Hundreds of thousands of Angolans have gathered to listen to Pope Benedict XVI give an open-air mass, a day after a deadly stampede at another event.
The pontiff expressed his "deep sorrow" at the deaths of two women, crushed as crowds tried to get into a stadium where he was appearing on Saturday.
He also wished a speedy recovery to others hurt in the stampede.
The service in Cimangola, near the capital Luanda, is the last major event of the Pope’s seven-day African tour.
The pontiff celebrated mass on Sunday from a huge steel stage decorated with pink ribbons in the middle of a field which Vatican officials said could hold as many as two million people.
Many of the women wore pink sarongs bearing the face of the Pope and Jesus, while others had Pope Benedict’s image emblazoned on their T-shirts and baseball caps.
On a scorching day, the field gave little shelter from the sun and a few people were carried off on stretchers, apparently suffering from heat stroke, the AFP news agency reported.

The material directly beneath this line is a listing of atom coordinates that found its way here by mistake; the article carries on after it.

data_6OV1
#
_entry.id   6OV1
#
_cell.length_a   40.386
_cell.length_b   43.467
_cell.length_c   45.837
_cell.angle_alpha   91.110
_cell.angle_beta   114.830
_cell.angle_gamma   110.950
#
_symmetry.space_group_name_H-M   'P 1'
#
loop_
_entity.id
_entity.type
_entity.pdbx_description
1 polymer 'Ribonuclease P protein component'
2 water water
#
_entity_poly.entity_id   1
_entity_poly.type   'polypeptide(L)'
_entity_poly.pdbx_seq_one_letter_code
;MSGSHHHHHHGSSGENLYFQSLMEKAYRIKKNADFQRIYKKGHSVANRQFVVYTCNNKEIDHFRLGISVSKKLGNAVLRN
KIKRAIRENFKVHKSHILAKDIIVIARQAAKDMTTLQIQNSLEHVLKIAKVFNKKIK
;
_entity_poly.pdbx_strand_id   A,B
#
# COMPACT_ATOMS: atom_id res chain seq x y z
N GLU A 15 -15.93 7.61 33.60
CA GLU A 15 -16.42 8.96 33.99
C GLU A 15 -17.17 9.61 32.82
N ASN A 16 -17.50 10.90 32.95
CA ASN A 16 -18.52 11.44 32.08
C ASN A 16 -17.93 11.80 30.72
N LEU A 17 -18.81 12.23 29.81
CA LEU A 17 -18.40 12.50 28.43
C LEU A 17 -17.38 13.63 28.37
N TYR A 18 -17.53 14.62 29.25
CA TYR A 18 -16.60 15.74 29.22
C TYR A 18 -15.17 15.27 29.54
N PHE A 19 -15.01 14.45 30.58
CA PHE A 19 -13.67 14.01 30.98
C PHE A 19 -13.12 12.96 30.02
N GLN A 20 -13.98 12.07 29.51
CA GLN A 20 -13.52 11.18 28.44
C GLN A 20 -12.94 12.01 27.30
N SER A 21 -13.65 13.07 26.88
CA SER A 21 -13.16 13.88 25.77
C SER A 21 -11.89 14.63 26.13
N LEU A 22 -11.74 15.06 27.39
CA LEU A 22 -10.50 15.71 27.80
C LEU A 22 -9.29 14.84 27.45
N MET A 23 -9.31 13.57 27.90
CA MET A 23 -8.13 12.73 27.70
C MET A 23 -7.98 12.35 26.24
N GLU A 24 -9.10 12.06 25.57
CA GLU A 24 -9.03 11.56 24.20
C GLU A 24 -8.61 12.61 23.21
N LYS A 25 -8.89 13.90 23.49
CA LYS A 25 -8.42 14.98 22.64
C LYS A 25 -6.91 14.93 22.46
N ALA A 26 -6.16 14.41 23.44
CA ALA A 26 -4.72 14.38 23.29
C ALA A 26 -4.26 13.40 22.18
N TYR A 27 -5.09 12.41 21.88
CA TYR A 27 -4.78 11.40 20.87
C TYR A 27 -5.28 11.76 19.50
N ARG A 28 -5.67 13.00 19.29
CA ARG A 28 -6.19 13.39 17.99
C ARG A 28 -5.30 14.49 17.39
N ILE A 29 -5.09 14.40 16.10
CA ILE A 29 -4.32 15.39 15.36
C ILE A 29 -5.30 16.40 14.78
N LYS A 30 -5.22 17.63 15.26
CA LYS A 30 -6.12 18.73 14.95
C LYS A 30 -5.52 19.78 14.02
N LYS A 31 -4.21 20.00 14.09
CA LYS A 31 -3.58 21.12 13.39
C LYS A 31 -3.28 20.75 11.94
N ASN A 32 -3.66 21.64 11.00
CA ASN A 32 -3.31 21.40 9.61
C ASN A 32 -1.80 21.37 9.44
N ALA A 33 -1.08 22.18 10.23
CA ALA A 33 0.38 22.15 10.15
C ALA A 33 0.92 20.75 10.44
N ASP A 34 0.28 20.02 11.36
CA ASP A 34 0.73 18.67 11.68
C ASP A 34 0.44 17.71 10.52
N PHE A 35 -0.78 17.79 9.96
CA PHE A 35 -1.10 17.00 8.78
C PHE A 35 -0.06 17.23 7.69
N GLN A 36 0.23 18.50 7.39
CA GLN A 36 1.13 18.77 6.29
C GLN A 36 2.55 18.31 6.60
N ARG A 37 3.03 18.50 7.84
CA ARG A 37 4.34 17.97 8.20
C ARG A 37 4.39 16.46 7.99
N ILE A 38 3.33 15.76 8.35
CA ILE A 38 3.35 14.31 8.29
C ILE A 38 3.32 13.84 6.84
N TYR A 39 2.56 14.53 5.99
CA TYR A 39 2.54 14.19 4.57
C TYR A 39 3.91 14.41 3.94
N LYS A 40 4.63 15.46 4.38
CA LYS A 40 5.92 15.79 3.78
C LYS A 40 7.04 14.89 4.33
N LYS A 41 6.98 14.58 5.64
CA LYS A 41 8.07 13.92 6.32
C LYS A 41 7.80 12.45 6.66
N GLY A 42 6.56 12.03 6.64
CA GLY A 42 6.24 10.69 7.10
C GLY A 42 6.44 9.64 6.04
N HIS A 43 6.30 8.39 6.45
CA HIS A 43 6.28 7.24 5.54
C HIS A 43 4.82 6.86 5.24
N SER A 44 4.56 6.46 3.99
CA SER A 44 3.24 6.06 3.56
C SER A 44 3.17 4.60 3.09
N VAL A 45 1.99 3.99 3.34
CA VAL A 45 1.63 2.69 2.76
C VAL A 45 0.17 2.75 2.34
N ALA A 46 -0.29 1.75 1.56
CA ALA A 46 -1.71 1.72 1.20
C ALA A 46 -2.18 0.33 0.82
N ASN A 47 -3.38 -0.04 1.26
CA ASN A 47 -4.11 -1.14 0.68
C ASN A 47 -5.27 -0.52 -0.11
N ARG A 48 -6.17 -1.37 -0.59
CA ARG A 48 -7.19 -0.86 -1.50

The Pope was said to be "very upset" when he was informed that two people had died on Saturday.
At Sunday’s mass he extended his condolences to the victims’ families and wished those injured in Saturday’s crush a speedy recovery.
The BBC’s Louise Redvers in Luanda says security at Sunday’s mass was extremely tight.
Attack on corruption
Huge crowds have turned out at every opportunity to see Pope Benedict during his stay in Angola, where Catholics account for some 55% of the population.
The stampede happened before the Pope’s speech at Luanda’s stadium
On Saturday, the Pope urged Catholics in Angola to encourage people "living in fear of spirits" into the Church.
He said Catholics should reach out to those who believed in witchcraft and spirits.
Human rights groups say children in Angola have suffered abuse after being accused of possession by spirits.
Earlier on his trip, the Pope launched a powerful attack on corruption, which analysts say is rife in oil-rich Angola.
The Pope arrived in Angola from Cameroon on Friday.